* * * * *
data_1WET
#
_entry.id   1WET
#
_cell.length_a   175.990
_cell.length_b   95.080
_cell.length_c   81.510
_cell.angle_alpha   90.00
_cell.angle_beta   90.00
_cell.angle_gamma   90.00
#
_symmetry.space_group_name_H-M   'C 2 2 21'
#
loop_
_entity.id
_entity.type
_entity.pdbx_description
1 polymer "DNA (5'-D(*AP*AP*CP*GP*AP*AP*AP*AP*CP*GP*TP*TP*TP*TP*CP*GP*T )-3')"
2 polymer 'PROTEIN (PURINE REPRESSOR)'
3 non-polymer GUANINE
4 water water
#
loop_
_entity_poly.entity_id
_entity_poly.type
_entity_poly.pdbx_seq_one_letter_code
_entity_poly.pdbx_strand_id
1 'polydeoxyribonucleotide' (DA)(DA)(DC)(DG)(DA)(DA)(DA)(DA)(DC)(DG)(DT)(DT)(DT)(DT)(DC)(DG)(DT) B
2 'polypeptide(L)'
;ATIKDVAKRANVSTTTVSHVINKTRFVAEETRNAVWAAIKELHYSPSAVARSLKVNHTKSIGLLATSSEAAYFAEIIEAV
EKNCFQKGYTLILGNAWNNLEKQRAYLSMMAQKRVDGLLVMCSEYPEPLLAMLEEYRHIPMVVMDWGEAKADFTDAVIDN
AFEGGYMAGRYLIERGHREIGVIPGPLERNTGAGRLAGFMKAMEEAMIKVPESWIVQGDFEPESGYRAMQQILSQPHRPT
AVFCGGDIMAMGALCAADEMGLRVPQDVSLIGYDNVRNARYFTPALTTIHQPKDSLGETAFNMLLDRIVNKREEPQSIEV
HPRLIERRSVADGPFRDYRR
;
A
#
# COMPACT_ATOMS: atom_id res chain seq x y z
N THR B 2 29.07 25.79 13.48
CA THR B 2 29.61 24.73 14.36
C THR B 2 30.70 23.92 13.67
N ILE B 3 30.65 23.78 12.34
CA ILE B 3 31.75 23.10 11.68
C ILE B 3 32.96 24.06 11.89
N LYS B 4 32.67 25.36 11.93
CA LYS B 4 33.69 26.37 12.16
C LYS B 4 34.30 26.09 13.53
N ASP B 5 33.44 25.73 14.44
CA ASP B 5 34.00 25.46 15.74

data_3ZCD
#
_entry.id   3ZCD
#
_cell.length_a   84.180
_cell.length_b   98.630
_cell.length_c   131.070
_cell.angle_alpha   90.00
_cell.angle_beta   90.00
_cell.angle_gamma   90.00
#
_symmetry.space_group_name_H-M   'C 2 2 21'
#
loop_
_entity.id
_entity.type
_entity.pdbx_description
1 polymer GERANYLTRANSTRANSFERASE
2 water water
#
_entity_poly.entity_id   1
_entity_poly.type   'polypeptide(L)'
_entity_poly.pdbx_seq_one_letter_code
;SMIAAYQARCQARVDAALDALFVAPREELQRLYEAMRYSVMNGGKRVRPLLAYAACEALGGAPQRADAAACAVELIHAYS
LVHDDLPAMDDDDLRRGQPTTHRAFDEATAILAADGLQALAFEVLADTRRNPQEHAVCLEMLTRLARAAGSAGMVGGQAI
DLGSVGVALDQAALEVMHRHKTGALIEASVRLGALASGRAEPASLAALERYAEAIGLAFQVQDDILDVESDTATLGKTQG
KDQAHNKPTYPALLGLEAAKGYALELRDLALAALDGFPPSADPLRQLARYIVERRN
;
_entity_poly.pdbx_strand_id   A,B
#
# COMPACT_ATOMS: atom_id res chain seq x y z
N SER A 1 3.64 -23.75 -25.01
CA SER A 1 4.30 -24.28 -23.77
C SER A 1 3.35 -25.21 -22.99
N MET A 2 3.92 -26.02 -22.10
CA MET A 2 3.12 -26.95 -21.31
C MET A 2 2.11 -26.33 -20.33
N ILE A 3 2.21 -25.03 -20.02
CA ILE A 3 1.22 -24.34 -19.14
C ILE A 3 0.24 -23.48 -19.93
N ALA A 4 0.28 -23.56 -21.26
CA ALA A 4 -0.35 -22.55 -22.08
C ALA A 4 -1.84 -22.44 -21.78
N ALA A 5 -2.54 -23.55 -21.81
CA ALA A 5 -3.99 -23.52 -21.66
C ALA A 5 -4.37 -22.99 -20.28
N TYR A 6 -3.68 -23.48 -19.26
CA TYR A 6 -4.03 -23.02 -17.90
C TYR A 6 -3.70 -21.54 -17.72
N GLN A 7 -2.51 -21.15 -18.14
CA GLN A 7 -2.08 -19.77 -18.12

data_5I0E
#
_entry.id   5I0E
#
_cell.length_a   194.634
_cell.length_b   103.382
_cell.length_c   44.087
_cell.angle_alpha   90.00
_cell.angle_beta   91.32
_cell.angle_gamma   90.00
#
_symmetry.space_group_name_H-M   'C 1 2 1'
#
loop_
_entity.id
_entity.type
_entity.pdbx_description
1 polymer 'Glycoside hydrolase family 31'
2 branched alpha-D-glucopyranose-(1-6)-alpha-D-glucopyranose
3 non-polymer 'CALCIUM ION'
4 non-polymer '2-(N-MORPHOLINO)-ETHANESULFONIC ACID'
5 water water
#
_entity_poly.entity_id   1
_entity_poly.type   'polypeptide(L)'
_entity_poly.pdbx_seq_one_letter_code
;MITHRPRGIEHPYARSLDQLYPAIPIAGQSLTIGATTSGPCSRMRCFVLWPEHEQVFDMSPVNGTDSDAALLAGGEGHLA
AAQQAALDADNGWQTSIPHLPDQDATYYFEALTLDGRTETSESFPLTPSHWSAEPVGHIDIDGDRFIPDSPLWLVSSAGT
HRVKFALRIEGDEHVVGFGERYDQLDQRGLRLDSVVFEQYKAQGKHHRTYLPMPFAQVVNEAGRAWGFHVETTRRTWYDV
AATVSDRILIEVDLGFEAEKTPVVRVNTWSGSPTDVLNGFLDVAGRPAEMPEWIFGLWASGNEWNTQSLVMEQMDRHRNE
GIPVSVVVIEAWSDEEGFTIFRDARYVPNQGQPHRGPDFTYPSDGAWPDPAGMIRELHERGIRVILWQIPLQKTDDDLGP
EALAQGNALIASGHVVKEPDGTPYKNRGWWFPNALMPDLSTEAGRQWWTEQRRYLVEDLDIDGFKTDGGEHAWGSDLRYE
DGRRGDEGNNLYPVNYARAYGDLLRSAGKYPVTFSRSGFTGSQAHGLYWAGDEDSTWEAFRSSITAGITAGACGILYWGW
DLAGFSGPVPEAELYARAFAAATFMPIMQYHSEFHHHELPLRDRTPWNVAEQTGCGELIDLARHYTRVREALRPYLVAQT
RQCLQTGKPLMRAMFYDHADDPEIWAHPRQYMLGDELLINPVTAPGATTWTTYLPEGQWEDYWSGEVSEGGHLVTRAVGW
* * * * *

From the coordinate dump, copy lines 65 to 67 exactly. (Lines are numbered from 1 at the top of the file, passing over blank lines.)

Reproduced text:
_entity.type
_entity.pdbx_description
1 polymer GERANYLTRANSTRANSFERASE